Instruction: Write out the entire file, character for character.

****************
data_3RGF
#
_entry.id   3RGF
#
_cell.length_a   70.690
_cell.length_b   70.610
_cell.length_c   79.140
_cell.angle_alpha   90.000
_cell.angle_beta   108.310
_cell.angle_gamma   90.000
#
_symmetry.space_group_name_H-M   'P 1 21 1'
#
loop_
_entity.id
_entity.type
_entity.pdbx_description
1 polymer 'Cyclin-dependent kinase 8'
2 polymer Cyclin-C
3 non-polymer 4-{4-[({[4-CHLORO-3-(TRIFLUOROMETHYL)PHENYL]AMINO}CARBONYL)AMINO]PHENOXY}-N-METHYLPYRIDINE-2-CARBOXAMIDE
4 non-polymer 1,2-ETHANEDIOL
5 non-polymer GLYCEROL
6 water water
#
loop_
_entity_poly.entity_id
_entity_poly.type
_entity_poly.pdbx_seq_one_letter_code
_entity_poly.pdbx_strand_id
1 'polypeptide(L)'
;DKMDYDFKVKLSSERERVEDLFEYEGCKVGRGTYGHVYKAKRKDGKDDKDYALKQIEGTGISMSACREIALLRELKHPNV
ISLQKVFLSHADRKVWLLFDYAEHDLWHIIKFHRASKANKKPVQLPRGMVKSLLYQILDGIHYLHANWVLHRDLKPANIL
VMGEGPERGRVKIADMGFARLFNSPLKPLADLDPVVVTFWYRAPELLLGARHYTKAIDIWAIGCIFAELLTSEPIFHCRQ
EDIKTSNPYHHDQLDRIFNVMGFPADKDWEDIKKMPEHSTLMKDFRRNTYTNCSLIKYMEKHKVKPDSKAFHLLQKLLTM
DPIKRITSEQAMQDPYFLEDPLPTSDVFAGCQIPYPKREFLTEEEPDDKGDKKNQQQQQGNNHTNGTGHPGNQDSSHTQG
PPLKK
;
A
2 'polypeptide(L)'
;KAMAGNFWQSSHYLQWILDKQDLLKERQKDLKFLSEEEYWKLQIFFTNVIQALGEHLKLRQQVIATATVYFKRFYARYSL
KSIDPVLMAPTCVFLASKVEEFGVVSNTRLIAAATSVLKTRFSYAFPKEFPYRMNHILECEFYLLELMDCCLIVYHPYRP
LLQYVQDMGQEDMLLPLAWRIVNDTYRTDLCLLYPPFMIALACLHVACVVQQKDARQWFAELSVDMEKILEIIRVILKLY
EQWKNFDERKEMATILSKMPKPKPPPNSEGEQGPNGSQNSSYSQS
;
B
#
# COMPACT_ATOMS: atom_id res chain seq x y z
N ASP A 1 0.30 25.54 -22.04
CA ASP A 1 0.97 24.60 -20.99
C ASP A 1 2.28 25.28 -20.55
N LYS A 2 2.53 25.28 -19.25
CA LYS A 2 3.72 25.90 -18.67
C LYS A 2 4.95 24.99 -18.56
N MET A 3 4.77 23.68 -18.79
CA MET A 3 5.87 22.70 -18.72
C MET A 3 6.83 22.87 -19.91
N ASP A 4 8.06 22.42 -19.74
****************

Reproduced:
data_3RGF
#
_entry.id   3RGF
#
_cell.length_a   70.690
_cell.length_b   70.610
_cell.length_c   79.140
_cell.angle_alpha   90.000
_cell.angle_beta   108.310
_cell.angle_gamma   90.000
#
_symmetry.space_group_name_H-M   'P 1 21 1'
#
loop_
_entity.id
_entity.type
_entity.pdbx_description
1 polymer 'Cyclin-dependent kinase 8'
2 polymer Cyclin-C
3 non-polymer 4-{4-[({[4-CHLORO-3-(TRIFLUOROMETHYL)PHENYL]AMINO}CARBONYL)AMINO]PHENOXY}-N-METHYLPYRIDINE-2-CARBOXAMIDE
4 non-polymer 1,2-ETHANEDIOL
5 non-polymer GLYCEROL
6 water water
#
loop_
_entity_poly.entity_id
_entity_poly.type
_entity_poly.pdbx_seq_one_letter_code
_entity_poly.pdbx_strand_id
1 'polypeptide(L)'
;DKMDYDFKVKLSSERERVEDLFEYEGCKVGRGTYGHVYKAKRKDGKDDKDYALKQIEGTGISMSACREIALLRELKHPNV
ISLQKVFLSHADRKVWLLFDYAEHDLWHIIKFHRASKANKKPVQLPRGMVKSLLYQILDGIHYLHANWVLHRDLKPANIL
VMGEGPERGRVKIADMGFARLFNSPLKPLADLDPVVVTFWYRAPELLLGARHYTKAIDIWAIGCIFAELLTSEPIFHCRQ
EDIKTSNPYHHDQLDRIFNVMGFPADKDWEDIKKMPEHSTLMKDFRRNTYTNCSLIKYMEKHKVKPDSKAFHLLQKLLTM
DPIKRITSEQAMQDPYFLEDPLPTSDVFAGCQIPYPKREFLTEEEPDDKGDKKNQQQQQGNNHTNGTGHPGNQDSSHTQG
PPLKK
;
A
2 'polypeptide(L)'
;KAMAGNFWQSSHYLQWILDKQDLLKERQKDLKFLSEEEYWKLQIFFTNVIQALGEHLKLRQQVIATATVYFKRFYARYSL
KSIDPVLMAPTCVFLASKVEEFGVVSNTRLIAAATSVLKTRFSYAFPKEFPYRMNHILECEFYLLELMDCCLIVYHPYRP
LLQYVQDMGQEDMLLPLAWRIVNDTYRTDLCLLYPPFMIALACLHVACVVQQKDARQWFAELSVDMEKILEIIRVILKLY
EQWKNFDERKEMATILSKMPKPKPPPNSEGEQGPNGSQNSSYSQS
;
B
#
# COMPACT_ATOMS: atom_id res chain seq x y z
N ASP A 1 0.30 25.54 -22.04
CA ASP A 1 0.97 24.60 -20.99
C ASP A 1 2.28 25.28 -20.55
N LYS A 2 2.53 25.28 -19.25
CA LYS A 2 3.72 25.90 -18.67
C LYS A 2 4.95 24.99 -18.56
N MET A 3 4.77 23.68 -18.79
CA MET A 3 5.87 22.70 -18.72
C MET A 3 6.83 22.87 -19.91
N ASP A 4 8.06 22.42 -19.74